Dividing travel rewards points during your divorce

Whether you travel for business or pleasure, you probably love the perks that come with regular bookings. This makes sense, as rewards programs often offer free trips, upgraded rooms, discounted excursions and other benefits. If you accumulated your rewards points during your marriage, though, you probably must address them during your divorce.

In Tennessee, divorcing spouses split marital wealth according to what is equitable. It is important to recognize that this approach does not necessarily mean that you get exactly 50% of what you and your soon-to-be-ex-spouse own. Fortunately, however, you should receive your fair share. Nonetheless, when it comes to your travel rewards points, the standard is likely to be instructive.

The definition of marital property 

Whether you can keep all your rewards points without much fuss may depend on whether they are marital or separate property. In simple terms, marital property is everything that does not belong exclusively to one spouse. If you enrolled in the rewards program during your marriage, your points are probably marital property. Even if you enrolled before you walked down the aisle, points accumulated during your marriage are probably part of your marital estate.

A valuation problem 

If you want to keep your rewards points after your divorce, you may need to give up other assets. Unfortunately, though, valuing rewards points is often exceedingly difficult. That is, many programs do not assign a cash value to travel perks. As such, you may need to obtain the fair market value of reward incentives to determine how much your points are worth.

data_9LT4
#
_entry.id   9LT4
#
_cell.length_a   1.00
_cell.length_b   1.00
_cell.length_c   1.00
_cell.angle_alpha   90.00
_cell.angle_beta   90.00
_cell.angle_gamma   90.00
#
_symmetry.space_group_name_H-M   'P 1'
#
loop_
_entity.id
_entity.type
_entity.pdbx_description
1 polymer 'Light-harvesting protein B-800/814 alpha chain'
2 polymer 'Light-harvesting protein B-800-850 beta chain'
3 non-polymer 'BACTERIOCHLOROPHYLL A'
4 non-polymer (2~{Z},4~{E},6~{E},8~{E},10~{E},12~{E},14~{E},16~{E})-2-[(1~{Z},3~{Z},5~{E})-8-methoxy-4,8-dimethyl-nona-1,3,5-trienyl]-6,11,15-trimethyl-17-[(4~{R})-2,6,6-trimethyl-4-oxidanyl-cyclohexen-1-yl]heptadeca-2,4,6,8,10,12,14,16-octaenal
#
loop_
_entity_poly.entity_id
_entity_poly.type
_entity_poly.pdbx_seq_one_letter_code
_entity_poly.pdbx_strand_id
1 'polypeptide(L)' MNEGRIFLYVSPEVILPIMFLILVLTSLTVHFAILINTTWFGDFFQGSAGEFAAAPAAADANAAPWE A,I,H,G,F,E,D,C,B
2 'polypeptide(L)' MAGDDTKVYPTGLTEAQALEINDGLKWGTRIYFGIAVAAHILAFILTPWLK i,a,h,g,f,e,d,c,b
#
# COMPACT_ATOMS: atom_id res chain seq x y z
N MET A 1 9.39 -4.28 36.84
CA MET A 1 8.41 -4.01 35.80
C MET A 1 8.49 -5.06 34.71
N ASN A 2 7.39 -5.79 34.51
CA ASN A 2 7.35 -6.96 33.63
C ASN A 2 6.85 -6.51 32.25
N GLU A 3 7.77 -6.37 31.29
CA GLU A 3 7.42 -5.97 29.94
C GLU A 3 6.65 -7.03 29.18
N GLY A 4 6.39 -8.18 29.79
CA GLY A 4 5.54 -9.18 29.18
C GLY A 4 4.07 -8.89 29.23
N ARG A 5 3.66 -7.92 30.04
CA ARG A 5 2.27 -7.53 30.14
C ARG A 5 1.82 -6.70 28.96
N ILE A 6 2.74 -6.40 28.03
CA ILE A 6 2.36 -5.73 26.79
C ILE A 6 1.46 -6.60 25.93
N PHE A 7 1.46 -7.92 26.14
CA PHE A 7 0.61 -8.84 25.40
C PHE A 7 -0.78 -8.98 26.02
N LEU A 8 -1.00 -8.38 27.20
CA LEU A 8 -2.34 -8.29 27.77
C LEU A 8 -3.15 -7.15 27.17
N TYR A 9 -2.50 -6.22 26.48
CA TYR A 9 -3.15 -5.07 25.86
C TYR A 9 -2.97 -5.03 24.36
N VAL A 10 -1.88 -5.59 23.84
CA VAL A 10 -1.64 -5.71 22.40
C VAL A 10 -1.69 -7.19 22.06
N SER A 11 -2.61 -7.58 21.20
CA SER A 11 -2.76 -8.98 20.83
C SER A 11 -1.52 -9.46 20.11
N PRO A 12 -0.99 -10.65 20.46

Some limitations on transferring points 

Finally, you should recognize that even if your partner wants you to transfer rewards points to him or her, doing so may be impossible. Simply put, you must comply with the terms and conditions of the rewards program. Many programs prohibit transferring points altogether, while others charge processing fees or assess other penalties.

Your rewards points likely have both financial and sentimental value to you. If your points are marital assets, however, your spouse likely has an ownership interest in them. Nonetheless, by understanding your options, you can better advocate for your fair share of marital wealth.